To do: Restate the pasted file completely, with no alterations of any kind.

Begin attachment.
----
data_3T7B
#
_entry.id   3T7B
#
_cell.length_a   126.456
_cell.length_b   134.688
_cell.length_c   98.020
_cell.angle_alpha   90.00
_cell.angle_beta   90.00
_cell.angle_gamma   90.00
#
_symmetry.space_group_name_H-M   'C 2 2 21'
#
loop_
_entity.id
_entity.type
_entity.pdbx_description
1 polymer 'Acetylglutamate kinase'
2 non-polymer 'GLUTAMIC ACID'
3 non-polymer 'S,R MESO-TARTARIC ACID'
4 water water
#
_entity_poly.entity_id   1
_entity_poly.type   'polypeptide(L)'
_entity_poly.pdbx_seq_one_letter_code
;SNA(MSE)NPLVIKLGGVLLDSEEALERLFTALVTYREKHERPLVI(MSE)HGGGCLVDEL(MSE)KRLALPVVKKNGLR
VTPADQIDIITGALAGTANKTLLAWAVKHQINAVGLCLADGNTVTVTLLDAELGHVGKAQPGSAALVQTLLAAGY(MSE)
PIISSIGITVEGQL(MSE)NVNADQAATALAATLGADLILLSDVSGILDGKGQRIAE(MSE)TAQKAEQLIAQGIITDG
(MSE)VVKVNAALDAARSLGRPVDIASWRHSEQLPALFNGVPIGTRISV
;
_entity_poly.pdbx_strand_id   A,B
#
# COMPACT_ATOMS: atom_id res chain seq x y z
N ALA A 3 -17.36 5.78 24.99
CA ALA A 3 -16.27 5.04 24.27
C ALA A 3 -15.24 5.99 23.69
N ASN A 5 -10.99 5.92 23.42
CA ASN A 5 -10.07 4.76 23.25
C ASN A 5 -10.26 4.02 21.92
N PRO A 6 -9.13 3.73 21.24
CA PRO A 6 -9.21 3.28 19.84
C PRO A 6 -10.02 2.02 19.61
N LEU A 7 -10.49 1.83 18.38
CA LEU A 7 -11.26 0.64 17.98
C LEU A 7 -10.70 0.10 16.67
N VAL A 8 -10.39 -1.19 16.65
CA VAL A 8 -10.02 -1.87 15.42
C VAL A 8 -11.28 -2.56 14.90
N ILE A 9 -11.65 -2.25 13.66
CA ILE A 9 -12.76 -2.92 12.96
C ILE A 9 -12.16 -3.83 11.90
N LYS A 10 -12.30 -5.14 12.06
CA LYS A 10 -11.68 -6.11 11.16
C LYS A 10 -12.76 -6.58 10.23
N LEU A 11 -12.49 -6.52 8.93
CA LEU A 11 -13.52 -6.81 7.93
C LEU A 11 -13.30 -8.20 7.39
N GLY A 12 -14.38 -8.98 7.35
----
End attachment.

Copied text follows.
data_3T7B
#
_entry.id   3T7B
#
_cell.length_a   126.456
_cell.length_b   134.688
_cell.length_c   98.020
_cell.angle_alpha   90.00
_cell.angle_beta   90.00
_cell.angle_gamma   90.00
#
_symmetry.space_group_name_H-M   'C 2 2 21'
#
loop_
_entity.id
_entity.type
_entity.pdbx_description
1 polymer 'Acetylglutamate kinase'
2 non-polymer 'GLUTAMIC ACID'
3 non-polymer 'S,R MESO-TARTARIC ACID'
4 water water
#
_entity_poly.entity_id   1
_entity_poly.type   'polypeptide(L)'
_entity_poly.pdbx_seq_one_letter_code
;SNA(MSE)NPLVIKLGGVLLDSEEALERLFTALVTYREKHERPLVI(MSE)HGGGCLVDEL(MSE)KRLALPVVKKNGLR
VTPADQIDIITGALAGTANKTLLAWAVKHQINAVGLCLADGNTVTVTLLDAELGHVGKAQPGSAALVQTLLAAGY(MSE)
PIISSIGITVEGQL(MSE)NVNADQAATALAATLGADLILLSDVSGILDGKGQRIAE(MSE)TAQKAEQLIAQGIITDG
(MSE)VVKVNAALDAARSLGRPVDIASWRHSEQLPALFNGVPIGTRISV
;
_entity_poly.pdbx_strand_id   A,B
#
# COMPACT_ATOMS: atom_id res chain seq x y z
N ALA A 3 -17.36 5.78 24.99
CA ALA A 3 -16.27 5.04 24.27
C ALA A 3 -15.24 5.99 23.69
N ASN A 5 -10.99 5.92 23.42
CA ASN A 5 -10.07 4.76 23.25
C ASN A 5 -10.26 4.02 21.92
N PRO A 6 -9.13 3.73 21.24
CA PRO A 6 -9.21 3.28 19.84
C PRO A 6 -10.02 2.02 19.61
N LEU A 7 -10.49 1.83 18.38
CA LEU A 7 -11.26 0.64 17.98
C LEU A 7 -10.70 0.10 16.67
N VAL A 8 -10.39 -1.19 16.65
CA VAL A 8 -10.02 -1.87 15.42
C VAL A 8 -11.28 -2.56 14.90
N ILE A 9 -11.65 -2.25 13.66
CA ILE A 9 -12.76 -2.92 12.96
C ILE A 9 -12.16 -3.83 11.90
N LYS A 10 -12.30 -5.14 12.06
CA LYS A 10 -11.68 -6.11 11.16
C LYS A 10 -12.76 -6.58 10.23
N LEU A 11 -12.49 -6.52 8.93
CA LEU A 11 -13.52 -6.81 7.93
C LEU A 11 -13.30 -8.20 7.39
N GLY A 12 -14.38 -8.98 7.35